Michael Sexton has a very interesting piece in The Australian this morning, making the point that Labor is setting the policy agenda on pretty much every topic and the Liberals are really just a pale imitation of Labor.
We see this in education, health, childcare, climate change, industry assistance, welfare, tax and the list goes on.
Sexton poses the brutal question: does the Liberal Party really have an electoral future?
I guess most Cats would take the view that unless the Liberal Party runs with its own independent agenda – standing for the principles of classical liberalism, individual responsibility, small government, the defence of free speech and property rights – there’s not much point voting for this lot.
Sexton also makes the important point that the crowd on the ‘far right’ – whatever that really means – are not friends of classical liberalism, being advocates of protectionism, industry welfare and handouts to their favoured constituencies. There are also cranks and plenty of conspiracists in this space.
Here is the piece, which I’m sure you will find interesting:
Does the Liberal Party have a future in Australia at the national level?
This may seem an extraordinary question to ask in the light of the re-election in July, albeit by the narrowest margin, of the Coalition it leads, and in view of the fact it has been a mainstay of the two-party system in Australia since its formation by Robert Menzies in 1944. It has held office — in Coalition with the National Party, as the Country Party became — for two-thirds of that period, although half of that time is accounted for by its 23 unbroken years of government between 1949 and 1972, largely a product of the Labor split in 1955.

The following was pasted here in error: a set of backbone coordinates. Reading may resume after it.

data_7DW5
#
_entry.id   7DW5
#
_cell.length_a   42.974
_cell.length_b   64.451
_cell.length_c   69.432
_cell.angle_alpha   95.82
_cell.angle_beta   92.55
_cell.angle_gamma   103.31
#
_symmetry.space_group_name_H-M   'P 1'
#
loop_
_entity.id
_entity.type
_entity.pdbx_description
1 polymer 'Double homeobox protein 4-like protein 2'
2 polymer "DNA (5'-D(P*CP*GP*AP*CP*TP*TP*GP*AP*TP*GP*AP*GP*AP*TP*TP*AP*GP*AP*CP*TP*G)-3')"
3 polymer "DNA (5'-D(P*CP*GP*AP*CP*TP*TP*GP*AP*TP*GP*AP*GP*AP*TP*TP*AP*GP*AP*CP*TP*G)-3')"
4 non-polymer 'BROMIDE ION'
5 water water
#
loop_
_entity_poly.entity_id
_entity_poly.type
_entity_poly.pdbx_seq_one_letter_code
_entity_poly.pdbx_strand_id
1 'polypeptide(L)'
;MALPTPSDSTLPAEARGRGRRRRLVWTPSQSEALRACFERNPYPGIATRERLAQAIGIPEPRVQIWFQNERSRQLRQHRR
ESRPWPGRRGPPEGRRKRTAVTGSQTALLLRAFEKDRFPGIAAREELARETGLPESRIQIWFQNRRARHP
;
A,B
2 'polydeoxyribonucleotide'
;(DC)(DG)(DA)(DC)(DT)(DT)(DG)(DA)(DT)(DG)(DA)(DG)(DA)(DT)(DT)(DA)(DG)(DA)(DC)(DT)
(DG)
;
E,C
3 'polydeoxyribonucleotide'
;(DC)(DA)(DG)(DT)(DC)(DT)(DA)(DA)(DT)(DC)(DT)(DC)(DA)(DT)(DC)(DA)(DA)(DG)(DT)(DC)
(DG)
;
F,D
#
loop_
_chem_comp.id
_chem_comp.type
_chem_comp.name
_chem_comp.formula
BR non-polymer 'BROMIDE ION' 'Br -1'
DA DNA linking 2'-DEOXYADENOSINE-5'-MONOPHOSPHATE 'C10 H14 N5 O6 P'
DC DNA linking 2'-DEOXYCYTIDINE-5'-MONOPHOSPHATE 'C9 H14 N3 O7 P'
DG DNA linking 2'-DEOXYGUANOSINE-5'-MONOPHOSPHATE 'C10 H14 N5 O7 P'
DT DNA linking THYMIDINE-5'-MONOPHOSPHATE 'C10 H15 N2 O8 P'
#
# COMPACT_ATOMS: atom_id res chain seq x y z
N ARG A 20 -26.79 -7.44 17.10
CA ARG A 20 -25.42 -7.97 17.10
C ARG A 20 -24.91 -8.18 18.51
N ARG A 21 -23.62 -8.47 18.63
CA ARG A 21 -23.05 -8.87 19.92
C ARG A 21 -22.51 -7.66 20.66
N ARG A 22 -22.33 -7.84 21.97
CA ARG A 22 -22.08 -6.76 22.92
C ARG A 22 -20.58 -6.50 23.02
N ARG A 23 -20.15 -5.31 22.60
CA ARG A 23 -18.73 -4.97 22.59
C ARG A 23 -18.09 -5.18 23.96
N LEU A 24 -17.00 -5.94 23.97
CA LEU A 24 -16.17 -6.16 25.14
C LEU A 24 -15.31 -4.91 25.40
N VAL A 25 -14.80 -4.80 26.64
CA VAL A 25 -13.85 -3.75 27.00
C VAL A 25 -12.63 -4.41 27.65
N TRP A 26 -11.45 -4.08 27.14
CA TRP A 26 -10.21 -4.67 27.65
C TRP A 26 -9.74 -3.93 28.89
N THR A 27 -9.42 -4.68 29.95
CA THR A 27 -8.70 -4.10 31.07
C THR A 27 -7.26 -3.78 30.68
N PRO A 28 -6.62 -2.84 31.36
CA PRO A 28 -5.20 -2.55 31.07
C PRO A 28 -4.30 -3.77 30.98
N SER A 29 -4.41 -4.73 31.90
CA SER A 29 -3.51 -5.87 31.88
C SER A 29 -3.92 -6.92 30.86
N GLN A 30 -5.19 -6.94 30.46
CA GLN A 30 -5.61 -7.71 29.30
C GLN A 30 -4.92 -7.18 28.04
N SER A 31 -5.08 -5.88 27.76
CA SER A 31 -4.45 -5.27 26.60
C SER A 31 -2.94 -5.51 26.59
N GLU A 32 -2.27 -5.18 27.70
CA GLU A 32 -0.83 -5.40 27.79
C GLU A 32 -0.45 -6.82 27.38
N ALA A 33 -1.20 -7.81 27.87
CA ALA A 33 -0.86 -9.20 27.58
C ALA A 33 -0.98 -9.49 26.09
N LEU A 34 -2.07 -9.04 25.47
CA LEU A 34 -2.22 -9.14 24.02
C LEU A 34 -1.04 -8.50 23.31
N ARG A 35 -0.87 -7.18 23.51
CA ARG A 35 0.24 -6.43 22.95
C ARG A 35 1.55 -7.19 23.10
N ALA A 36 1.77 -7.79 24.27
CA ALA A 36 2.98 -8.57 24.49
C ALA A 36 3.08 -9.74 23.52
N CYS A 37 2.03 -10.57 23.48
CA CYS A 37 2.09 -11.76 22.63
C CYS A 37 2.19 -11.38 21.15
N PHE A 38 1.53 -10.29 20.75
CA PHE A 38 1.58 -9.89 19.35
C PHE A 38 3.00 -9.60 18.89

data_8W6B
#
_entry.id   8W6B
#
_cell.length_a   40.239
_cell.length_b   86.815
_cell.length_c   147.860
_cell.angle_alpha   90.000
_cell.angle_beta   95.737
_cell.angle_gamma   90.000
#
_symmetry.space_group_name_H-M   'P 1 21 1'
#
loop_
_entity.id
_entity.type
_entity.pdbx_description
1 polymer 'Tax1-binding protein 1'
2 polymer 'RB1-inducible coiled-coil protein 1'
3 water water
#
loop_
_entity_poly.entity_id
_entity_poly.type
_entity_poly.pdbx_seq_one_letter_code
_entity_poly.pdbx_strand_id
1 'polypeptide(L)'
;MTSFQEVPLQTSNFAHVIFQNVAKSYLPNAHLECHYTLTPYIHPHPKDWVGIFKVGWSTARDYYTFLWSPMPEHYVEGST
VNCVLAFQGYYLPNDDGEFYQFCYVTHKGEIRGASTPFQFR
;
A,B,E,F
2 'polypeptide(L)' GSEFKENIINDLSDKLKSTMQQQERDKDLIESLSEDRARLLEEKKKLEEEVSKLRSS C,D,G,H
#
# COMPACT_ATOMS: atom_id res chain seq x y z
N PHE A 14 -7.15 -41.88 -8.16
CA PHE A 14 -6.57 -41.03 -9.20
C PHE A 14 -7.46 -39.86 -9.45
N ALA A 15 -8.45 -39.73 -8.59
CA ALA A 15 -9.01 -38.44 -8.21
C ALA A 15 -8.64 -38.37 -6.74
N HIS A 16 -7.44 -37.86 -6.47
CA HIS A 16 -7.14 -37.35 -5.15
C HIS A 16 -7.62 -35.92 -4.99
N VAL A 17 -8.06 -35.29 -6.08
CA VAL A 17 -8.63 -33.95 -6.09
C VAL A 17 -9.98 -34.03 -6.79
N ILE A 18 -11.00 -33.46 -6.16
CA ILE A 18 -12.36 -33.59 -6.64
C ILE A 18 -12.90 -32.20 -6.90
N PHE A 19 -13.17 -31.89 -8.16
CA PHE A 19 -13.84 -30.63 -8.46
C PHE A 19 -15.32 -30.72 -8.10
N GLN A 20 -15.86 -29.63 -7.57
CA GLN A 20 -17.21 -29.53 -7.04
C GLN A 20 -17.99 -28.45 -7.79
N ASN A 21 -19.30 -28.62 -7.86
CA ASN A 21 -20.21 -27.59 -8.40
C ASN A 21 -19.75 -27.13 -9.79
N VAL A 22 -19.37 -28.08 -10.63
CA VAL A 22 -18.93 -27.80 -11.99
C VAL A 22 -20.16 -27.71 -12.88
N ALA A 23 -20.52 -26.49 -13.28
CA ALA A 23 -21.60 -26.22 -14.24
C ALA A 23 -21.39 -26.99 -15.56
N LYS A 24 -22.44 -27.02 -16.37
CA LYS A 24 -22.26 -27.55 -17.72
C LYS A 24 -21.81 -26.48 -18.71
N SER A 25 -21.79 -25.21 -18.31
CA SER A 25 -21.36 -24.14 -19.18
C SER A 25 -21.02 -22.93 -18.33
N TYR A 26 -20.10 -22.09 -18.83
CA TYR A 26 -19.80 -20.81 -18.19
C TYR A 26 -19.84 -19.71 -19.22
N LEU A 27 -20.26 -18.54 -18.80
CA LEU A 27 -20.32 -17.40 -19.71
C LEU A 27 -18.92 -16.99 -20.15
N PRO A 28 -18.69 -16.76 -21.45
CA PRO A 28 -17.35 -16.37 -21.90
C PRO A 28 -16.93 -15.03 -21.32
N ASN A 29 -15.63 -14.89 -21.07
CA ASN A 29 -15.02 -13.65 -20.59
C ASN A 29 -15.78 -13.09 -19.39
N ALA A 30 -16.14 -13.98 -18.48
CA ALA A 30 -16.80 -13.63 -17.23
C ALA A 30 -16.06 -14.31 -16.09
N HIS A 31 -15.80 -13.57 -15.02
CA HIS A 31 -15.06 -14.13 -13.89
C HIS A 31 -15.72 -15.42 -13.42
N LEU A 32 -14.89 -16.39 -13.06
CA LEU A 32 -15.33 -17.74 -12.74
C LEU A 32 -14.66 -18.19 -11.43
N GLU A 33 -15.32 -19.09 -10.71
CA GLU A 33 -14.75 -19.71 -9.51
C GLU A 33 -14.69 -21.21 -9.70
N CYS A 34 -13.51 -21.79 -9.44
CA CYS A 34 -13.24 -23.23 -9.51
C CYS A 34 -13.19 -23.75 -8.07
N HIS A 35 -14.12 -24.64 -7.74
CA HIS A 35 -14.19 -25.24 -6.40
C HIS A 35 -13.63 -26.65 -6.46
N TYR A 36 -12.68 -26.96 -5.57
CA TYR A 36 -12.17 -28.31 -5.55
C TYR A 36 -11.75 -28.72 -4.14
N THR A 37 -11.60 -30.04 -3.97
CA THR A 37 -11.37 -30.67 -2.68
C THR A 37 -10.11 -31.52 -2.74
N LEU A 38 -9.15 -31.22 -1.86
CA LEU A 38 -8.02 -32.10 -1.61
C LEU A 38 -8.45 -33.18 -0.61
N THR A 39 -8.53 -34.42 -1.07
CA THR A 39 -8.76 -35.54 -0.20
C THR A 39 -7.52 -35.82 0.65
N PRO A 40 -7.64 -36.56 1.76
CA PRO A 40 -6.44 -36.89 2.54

It may be, however, that the electoral tide is moving against the Liberals, perhaps slowly but nevertheless inexorably.
This is not, it should be noted, because they are a stridently conservative party whose views are largely out of touch with the electorate. The Liberals are at best a centre party — not, however, centre-left like Labor, which in turn is outflanked on the left by the Greens — and the Liberals share with their two rivals widely prevailing views in the Australian community about the substantial role of government in society.
It is largely for this reason that the Liberals have no real solutions to offer to the problem of ever increasing government expenditure combined with relatively static sources of revenue.
The problem is caused by interest groups that constantly demand more money for their constituencies and instantly mount a vociferous public complaint if there is any suggestion of a reduction of funds from their existing level.
The Liberals — quite naturally — try desperately to pacify these groups by meeting their demands wherever possible. The Nationals are of no assistance in any of this because throughout that party’s history its sole objective has been to provide government assistance to its rural constituency, irrespective of the economic merits of these policies.